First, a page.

Here’s the drill:

20 minutes. Fresh, free fiction (of the imaginative variety), based on a few preset parameters.

Every Tuesday, I’ll spin you a quick tale and give you something to think about. Call it a writing drill, an exercise in imagination. I spend nearly a year to get a book together, so what better than an opportunity to have something finished by the time I click “save”. Now I like that, and hopefully, so will you.

>>>>>>>>>>>>>>>>>>>>>>>>

When I plan out a scene, I like to know the setting well. My favorites are the villages or towns, the places with character and stories lurking behind every cobblestone. I know ten times more than what I let on – after all, the story is moving through quickly. So tonight let’s have some fun and make a story out of a setting sketch.

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Where the three roads meet, nearby the broken fountain, that is where The Tyrant first made his decree, so many lifetimes ago the years have been lost. To the merchants who now fill Ninepenny Square, such details are trivial, as uninteresting as gossip about the miller who pissed in last year’s grain.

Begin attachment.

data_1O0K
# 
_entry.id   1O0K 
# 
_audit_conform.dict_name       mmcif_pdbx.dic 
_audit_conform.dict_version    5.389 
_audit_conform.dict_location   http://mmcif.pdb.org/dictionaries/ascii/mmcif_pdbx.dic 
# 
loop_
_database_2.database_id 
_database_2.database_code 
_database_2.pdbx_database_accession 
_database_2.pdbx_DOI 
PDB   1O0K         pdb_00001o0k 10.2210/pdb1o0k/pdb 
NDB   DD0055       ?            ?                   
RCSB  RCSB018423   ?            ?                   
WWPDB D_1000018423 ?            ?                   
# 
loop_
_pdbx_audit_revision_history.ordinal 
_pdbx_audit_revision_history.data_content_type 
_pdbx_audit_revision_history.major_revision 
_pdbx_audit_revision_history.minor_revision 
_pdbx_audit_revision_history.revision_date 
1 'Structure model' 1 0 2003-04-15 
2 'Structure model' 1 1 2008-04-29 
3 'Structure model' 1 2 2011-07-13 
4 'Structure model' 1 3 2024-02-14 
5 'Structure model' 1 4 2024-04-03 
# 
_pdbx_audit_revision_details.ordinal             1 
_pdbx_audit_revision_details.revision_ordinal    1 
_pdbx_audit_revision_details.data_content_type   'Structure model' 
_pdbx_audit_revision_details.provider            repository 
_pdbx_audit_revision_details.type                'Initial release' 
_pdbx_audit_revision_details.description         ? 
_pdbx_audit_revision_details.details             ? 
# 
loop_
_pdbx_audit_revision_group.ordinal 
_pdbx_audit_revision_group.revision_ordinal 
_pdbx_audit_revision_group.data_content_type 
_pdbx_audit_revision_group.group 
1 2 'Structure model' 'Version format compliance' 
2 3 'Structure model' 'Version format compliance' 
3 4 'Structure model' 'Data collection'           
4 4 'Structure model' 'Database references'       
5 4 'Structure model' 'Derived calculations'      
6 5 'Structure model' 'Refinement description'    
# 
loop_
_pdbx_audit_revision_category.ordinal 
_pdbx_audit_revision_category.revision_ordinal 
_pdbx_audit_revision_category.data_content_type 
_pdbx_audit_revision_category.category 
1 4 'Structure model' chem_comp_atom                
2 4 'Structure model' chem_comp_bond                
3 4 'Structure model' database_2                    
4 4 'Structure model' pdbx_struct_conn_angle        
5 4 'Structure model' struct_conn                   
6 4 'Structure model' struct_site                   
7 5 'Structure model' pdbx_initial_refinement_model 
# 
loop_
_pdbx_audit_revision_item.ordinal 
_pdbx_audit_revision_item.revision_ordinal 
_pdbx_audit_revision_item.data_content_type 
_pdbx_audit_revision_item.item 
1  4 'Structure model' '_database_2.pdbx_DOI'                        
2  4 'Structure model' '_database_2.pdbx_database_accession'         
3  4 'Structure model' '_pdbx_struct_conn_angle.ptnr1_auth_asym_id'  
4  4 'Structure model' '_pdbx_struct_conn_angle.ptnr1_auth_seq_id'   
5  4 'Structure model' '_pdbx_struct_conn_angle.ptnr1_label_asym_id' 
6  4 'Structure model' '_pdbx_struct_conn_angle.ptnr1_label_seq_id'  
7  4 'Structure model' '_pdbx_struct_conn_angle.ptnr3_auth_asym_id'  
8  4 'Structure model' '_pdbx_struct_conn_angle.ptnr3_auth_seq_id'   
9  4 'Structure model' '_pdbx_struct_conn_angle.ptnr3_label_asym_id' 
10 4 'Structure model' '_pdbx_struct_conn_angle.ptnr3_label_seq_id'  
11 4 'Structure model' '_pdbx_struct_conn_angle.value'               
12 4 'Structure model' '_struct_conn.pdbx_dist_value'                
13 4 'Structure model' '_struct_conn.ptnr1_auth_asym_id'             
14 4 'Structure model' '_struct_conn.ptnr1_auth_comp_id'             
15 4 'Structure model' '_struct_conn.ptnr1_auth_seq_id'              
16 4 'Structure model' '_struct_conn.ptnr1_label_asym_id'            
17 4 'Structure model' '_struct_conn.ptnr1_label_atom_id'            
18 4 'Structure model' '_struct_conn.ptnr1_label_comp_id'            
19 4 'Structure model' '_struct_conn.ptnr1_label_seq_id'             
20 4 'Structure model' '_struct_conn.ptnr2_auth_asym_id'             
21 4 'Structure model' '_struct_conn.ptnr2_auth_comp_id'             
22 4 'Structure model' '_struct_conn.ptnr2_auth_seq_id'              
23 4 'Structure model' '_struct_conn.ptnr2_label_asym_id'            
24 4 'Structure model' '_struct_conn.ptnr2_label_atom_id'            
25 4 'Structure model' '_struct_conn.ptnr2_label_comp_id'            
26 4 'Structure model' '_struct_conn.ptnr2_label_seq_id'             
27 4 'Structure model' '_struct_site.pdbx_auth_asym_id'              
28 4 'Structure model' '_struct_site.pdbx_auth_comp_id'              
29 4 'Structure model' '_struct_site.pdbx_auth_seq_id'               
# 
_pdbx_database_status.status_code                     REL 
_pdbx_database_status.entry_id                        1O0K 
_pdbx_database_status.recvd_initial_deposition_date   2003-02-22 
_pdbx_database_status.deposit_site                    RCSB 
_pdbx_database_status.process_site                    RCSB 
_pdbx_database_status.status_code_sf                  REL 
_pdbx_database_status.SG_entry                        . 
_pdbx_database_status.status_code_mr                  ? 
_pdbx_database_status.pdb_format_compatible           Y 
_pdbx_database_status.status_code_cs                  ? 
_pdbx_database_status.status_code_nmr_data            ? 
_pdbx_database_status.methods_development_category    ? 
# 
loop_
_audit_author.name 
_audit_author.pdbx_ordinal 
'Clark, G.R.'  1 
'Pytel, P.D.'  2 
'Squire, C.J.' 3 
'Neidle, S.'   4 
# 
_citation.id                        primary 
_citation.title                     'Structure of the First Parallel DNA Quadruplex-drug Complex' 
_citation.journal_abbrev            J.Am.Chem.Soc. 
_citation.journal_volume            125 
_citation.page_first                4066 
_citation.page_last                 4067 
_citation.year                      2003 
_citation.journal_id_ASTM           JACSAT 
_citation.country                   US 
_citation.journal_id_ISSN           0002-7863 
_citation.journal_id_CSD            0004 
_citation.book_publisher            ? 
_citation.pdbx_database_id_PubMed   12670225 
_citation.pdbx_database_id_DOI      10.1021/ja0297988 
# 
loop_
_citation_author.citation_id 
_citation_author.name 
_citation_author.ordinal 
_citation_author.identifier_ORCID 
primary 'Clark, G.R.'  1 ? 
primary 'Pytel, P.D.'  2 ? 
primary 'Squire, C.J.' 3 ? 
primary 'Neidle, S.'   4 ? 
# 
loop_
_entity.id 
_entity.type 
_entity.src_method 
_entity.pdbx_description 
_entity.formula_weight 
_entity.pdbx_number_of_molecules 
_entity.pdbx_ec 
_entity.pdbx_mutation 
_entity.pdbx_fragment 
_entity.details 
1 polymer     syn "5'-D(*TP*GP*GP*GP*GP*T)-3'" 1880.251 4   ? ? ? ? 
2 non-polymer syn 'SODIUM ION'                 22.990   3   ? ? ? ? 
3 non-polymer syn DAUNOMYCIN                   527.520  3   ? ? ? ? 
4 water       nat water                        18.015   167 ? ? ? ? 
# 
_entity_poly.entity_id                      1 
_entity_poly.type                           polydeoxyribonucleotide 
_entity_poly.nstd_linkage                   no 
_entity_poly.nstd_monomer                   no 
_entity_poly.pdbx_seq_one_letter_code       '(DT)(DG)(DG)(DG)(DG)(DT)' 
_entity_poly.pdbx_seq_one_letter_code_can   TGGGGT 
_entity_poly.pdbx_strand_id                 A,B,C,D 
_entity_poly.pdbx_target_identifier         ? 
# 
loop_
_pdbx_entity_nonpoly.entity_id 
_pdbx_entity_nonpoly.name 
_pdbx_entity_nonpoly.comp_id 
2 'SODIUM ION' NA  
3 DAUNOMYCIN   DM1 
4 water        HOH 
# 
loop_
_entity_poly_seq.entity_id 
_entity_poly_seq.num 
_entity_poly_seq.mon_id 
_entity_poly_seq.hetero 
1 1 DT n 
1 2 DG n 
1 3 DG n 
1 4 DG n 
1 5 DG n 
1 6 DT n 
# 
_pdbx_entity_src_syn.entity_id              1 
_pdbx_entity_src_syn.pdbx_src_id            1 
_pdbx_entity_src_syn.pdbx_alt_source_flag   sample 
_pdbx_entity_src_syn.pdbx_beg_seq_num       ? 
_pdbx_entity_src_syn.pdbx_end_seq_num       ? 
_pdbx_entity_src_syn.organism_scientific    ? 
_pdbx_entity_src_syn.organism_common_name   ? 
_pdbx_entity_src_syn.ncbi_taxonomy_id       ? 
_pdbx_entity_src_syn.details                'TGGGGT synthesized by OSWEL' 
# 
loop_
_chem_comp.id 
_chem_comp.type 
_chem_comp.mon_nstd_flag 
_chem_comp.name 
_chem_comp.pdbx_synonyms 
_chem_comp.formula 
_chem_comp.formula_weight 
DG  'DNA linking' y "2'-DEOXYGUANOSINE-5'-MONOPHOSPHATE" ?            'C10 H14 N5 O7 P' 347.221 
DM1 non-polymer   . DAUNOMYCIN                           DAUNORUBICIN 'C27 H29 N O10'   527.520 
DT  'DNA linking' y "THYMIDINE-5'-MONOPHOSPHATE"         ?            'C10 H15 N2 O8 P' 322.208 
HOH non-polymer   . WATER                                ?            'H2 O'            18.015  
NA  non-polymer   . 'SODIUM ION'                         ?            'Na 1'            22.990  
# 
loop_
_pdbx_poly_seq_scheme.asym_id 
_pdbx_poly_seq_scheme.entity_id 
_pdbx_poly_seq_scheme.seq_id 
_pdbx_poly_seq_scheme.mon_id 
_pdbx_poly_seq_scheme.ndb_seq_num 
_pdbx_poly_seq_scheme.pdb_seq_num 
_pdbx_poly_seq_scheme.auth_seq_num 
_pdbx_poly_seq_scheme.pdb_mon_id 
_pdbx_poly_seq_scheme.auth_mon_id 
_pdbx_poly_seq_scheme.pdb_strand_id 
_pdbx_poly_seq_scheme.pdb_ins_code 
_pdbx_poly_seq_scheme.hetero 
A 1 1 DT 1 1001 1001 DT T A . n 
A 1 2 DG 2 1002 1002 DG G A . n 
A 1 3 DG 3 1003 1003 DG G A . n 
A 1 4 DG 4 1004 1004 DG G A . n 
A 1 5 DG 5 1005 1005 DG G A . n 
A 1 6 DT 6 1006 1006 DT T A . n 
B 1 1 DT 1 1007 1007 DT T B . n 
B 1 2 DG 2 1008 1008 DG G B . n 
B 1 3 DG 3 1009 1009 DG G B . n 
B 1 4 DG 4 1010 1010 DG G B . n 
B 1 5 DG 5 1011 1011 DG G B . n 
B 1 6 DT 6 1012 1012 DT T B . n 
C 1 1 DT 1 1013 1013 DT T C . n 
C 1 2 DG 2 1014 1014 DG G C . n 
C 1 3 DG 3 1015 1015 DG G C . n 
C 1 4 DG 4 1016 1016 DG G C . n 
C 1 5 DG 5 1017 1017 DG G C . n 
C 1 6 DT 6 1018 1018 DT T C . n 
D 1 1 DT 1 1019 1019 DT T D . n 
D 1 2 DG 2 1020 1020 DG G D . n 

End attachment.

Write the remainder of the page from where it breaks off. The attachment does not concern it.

Buildings crowd the Square, a row of steep-sloped roofs of red and brown tile. Narrow windows with purple curtains line the upper stories. Those are where the merchants live. The peasants make their beds in a network of hovels and covered pits that ring the village wall. Gerry is a wealthy town, full of taverns and inns and dens for gamblers. Not quite esteemed enough to draw the nobles, but the Scavenger’s Road passes no other way, hemmed in by the bogs and the swamps of Dhunival’s inland reaches.

Gerry is a place where many come to forget. Most of them are travelers, putting a rough journey behind them, preparing for a long march ahead. Dyers and silk traders, Burnside Men with their lantern peppers, and the ruddy Blackbeard smiths with their elaborate torcs – all bound for the High Cities; if only the whole expanse of the Outer Territories were as orderly as the Upper Realm, where the Fourteen sit.